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Data Brokers Target the “Urban Scramble”

The Federal Trade Commission (FTC) yesterday released a sweeping and detailed report on the opaque inner workings of the data broker industry. The report documents how nine U.S. data brokers acquire and share vast amounts of consumer data, which is then used to market to certain consumer segments.

The report found that data brokers “collect and store billions of data elements covering nearly every U.S. consumer,” combining information from a wide array of online and offline sources, including from commercial, government, and publicly-available entities. Using complex statistical models, data brokers derive further details about each individual, such as the person’s predicted interests or, potentially, sensitive personal characteristics.

Consumers are then lumped into segments and sold to marketers. Many segments are relatively innocuous — like Winter Activity Enthusiasts — but some allow marketers to target using sensitive personal attributes, such as ethnicity, income, gender and health status.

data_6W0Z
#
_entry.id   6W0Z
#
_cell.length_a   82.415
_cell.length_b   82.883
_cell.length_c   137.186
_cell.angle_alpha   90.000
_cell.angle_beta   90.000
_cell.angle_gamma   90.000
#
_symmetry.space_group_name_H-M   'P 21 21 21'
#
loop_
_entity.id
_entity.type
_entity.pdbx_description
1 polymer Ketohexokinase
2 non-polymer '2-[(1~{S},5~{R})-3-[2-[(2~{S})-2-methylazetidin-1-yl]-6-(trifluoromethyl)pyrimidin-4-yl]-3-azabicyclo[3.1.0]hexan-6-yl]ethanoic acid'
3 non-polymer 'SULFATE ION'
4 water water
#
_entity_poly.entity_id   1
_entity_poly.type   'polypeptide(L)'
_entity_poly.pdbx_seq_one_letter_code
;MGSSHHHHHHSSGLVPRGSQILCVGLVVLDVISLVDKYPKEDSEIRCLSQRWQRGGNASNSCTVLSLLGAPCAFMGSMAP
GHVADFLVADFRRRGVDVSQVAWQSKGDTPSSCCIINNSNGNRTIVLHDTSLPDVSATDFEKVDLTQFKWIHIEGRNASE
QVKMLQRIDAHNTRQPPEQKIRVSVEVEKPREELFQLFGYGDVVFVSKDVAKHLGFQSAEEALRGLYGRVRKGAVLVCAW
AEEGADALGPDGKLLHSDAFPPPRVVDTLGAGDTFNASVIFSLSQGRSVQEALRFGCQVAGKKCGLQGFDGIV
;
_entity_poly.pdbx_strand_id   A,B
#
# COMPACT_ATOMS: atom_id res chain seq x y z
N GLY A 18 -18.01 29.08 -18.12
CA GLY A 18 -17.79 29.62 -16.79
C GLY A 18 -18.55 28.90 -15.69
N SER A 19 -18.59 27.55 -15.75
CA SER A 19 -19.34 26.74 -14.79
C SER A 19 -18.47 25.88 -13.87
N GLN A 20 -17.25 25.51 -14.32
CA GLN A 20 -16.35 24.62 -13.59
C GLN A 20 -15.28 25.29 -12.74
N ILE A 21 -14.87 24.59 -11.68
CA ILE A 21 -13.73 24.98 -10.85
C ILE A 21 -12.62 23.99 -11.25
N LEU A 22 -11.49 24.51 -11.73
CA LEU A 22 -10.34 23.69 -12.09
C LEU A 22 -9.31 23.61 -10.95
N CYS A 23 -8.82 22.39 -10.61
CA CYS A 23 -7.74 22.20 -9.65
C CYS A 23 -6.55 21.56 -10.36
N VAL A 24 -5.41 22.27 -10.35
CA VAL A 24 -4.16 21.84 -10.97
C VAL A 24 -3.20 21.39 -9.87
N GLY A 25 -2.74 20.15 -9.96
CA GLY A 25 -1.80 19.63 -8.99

One broker created a segment called Timeless Traditions, which focuses on mostly retirement-age immigrants, who speak some English but prefer Spanish, and have lower than average incomes. Another segment, Metro Parents, describes mainly single parents with only a high school or vocational degree, who were handling “the stresses of urban life on a small budget.” The Urban Scramble segment focuses on low-income Latinos and African-Americans.

The report even found that “[s]ome of the data brokers offer an ‘Assimilation Code,’ which indicates a consumer’s degree of assimilation to the English language.”

These practices are largely unregulated, as Commissioner Julie Brill points out in her statement accompanying the report:

Nothing in the Commission’s report suggests that data brokers or their clients are running afoul of anti-discrimination laws. It is foreseeable, however, that data that closely follow categories that are not permissible grounds for treating consumers differently in a broad array of commercial transactions will be used in exactly this way.

The FTC recommended “that Congress consider enacting legislation to make data broker practices more visible to consumers and to give consumers greater control over the immense amounts of personal information about them collected and shared by data brokers,” but stopped short of recommending updates to civil rights protections. Nonetheless, the report made clear that the Commission is watching these practices closely.

Another sign of the Commission’s continuing interest is a public workshop, scheduled September 15, which will focus on the effect of big data on low income and underserved communities.

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